As parents whose children are growing up in the midst of the digital age and a pandemic, we are faced with a new type of challenge – getting our children to put down their smartphones and get up and moving.
The addictive nature of mobile devices is undeniable. Throw in the stay home measures that have made it mandatory our kids to be cooped up with their devices into the mix, and you have a recipe for disaster.
In fact, in Singapore, our research has shown an increase in screen time of almost 20% for both children and adults during the pandemic! This is particularly worrying given that research has found that even 2-year olds are already spending at least 2 hours in front of screens, with screen time increasing to more than 7 hours in teenagers.
Just how bad is too much screen time for our little ones?
The Collateral Damage: Their Eyes
Screen time affects our children’s still-developing eyes in many ways.
1. Near-sightedness (Myopia)
Near-work was known to be one of the most important risk factors for the onset and progression of myopia even before the smart device revolution! For instance, behaviours like more time spent reading, poor reading posture, and a closer viewing distance has been found to be particularly problematic. Adding to the problem is that more time on near-work is linked to less time outdoors, which is another risk factor of myopia.
Screen-based activities is a new form of near-work, and children who use devices tend to do so indoors for long uninterrupted periods with poor posture and at viewing distances closer than conventional books.
Without early intervention, especially when it comes to our children’s device habits, myopia can lead to sight-threatening high myopia and even blindness in some cases.
2. Digital Eye Strain (DES)
For adults and children alike, excessive screen time is also associated with digital eye strain (DES), which is a group of eye-related problems resulting from prolonged screen time.
In fact, research from South Korea has found that children who spend three or more hours on screens each day have a 13-fold greater risk of developing DES. The symptoms of DES include eye irritation, burning, dryness, redness, sensitivity to light and a loss of the eye’s ability to focus correctly, resulting in blurred vision and headaches, sometimes mimicking that of a migraine.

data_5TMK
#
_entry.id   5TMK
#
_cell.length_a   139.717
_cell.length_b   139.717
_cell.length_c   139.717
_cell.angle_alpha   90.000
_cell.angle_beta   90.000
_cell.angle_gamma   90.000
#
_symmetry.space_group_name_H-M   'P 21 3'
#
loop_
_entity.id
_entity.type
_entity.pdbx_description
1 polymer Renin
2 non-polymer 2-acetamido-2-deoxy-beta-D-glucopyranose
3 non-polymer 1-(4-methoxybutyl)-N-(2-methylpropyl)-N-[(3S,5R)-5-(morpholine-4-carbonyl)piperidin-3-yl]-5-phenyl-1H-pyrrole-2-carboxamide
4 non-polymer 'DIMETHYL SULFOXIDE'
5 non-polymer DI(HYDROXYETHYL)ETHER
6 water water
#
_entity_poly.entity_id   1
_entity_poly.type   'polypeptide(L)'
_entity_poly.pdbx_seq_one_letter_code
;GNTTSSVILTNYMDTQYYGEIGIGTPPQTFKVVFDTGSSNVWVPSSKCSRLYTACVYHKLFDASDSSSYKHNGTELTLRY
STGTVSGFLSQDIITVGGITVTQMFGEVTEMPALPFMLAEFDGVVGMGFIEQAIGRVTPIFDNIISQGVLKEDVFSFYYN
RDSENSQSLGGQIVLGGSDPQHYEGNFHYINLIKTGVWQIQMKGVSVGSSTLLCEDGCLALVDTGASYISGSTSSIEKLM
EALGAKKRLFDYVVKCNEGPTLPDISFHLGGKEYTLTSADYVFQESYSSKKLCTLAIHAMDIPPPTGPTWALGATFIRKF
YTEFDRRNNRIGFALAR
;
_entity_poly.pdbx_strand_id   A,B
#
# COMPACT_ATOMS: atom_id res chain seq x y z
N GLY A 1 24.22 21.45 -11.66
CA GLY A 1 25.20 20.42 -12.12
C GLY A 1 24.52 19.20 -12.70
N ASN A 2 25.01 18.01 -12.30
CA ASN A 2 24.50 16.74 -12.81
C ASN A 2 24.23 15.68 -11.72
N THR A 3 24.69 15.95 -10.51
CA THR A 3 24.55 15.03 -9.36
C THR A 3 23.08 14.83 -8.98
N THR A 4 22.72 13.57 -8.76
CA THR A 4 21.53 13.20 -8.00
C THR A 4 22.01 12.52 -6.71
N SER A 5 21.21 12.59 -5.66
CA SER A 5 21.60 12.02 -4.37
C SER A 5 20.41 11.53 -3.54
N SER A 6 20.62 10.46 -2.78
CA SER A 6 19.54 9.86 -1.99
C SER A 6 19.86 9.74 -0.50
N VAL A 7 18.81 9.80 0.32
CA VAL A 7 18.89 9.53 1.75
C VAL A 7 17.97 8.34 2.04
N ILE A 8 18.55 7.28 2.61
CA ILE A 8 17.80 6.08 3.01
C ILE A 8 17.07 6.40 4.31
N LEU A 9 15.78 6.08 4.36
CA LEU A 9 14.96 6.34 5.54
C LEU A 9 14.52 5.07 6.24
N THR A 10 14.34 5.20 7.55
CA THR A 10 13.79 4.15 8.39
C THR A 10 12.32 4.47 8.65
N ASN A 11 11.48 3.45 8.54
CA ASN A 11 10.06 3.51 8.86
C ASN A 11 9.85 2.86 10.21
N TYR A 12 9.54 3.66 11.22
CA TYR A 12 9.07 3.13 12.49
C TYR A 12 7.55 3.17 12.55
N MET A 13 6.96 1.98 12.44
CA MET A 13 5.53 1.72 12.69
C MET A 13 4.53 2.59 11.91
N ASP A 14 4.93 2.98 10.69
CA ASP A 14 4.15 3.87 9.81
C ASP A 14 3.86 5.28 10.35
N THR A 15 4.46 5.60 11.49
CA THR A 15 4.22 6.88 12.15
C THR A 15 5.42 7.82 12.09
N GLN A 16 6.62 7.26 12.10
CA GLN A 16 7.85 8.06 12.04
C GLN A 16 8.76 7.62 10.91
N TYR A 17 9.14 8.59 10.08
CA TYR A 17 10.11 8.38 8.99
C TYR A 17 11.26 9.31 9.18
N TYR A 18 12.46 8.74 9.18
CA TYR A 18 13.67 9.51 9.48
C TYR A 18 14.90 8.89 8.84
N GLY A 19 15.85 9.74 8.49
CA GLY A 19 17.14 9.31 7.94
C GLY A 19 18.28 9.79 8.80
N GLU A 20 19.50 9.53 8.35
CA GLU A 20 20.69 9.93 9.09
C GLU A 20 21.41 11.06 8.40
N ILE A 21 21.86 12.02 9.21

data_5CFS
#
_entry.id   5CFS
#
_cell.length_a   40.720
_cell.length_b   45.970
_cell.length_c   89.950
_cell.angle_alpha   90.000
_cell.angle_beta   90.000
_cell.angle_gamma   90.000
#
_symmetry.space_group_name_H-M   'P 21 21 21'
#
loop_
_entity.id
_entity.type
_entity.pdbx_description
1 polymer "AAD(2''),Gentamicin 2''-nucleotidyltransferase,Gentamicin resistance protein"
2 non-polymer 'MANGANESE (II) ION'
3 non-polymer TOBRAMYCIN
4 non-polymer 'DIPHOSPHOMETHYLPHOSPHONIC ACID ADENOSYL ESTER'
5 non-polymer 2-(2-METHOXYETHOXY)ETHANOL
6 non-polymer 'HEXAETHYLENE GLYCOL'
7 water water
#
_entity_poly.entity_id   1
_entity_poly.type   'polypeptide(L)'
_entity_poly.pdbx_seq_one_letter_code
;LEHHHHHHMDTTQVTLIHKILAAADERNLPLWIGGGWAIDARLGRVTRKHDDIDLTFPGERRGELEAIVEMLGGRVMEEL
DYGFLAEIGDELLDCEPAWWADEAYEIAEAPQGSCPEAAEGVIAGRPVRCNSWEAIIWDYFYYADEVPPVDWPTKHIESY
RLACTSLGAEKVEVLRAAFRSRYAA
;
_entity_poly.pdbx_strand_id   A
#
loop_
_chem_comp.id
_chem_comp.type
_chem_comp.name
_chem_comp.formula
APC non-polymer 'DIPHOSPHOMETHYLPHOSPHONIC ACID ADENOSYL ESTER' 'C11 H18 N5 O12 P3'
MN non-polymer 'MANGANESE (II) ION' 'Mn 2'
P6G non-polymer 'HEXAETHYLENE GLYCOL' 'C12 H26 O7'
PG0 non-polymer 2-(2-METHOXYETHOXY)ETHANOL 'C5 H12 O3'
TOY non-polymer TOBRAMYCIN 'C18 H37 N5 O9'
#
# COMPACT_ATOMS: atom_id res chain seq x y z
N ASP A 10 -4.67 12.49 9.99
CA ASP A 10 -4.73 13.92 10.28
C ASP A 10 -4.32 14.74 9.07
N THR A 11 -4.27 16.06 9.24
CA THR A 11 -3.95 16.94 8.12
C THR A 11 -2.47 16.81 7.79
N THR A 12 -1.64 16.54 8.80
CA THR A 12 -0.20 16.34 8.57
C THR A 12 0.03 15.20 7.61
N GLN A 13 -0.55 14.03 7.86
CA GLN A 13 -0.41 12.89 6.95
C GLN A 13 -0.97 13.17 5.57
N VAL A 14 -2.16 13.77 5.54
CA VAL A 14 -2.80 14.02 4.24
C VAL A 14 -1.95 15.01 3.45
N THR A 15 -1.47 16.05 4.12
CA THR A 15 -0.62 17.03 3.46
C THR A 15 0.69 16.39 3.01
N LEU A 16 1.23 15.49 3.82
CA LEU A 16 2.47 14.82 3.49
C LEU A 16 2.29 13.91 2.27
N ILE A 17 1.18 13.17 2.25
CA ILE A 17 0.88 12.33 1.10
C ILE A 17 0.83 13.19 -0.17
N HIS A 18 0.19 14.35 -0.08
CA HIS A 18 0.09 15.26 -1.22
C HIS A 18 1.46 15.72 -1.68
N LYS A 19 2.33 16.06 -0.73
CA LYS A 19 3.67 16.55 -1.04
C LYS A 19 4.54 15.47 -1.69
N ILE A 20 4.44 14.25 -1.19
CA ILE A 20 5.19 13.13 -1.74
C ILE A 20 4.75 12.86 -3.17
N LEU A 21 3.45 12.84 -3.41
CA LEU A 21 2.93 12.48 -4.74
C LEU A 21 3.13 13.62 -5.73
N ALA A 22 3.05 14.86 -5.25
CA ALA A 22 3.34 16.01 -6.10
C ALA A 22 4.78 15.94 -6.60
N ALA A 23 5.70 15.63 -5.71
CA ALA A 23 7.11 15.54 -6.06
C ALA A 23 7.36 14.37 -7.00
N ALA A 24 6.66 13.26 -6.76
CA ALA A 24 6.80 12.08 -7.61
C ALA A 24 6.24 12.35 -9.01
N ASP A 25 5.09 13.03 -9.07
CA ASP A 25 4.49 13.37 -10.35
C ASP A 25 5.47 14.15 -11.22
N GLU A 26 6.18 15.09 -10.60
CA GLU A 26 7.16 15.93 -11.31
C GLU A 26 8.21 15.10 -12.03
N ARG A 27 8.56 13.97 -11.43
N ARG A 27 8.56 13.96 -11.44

Read more: How to get rid of dry eyes
3. Beyond their Eyes: ‘Text Neck’ and ‘Smartphone thumb’
Have your children ever complained about stiff necks and/or fingers? These should not be dismissed as regular aches and pains; they have long term consequences on their necks and spines!
In fact, these issues are becoming so pervasive and problematic, that ‘text neck’ and ‘smartphone thumb’ are now common terms used to describe them by health care professionals.
Your little one develops ‘text neck’when he/she slouches and bend their heads down and forward during extended periods of smart device use. Text neck leads to rounded shoulders, tenderness, stiffness, soreness and weakness in the neck, back and shoulder muscles, as well as reduced neck mobility.
‘Smartphone thumb’ on the other hand is a type of tendinitis caused by the repetitive motion of typing on a flat smartphone screen, which affects the wrist joint and causes pain around the thumb.
Nipping it in the bud
“The childhood shows the man as morning shows the day”
– John Milton
We couldn’t have said it better. Given the collateral damage that our children are susceptible to, addressing their unhealthy relationship with technology early on is essential. Educating your child on the importance of a healthy relationship with their devices is an important step in setting them up for a lifetime of healthy eyes!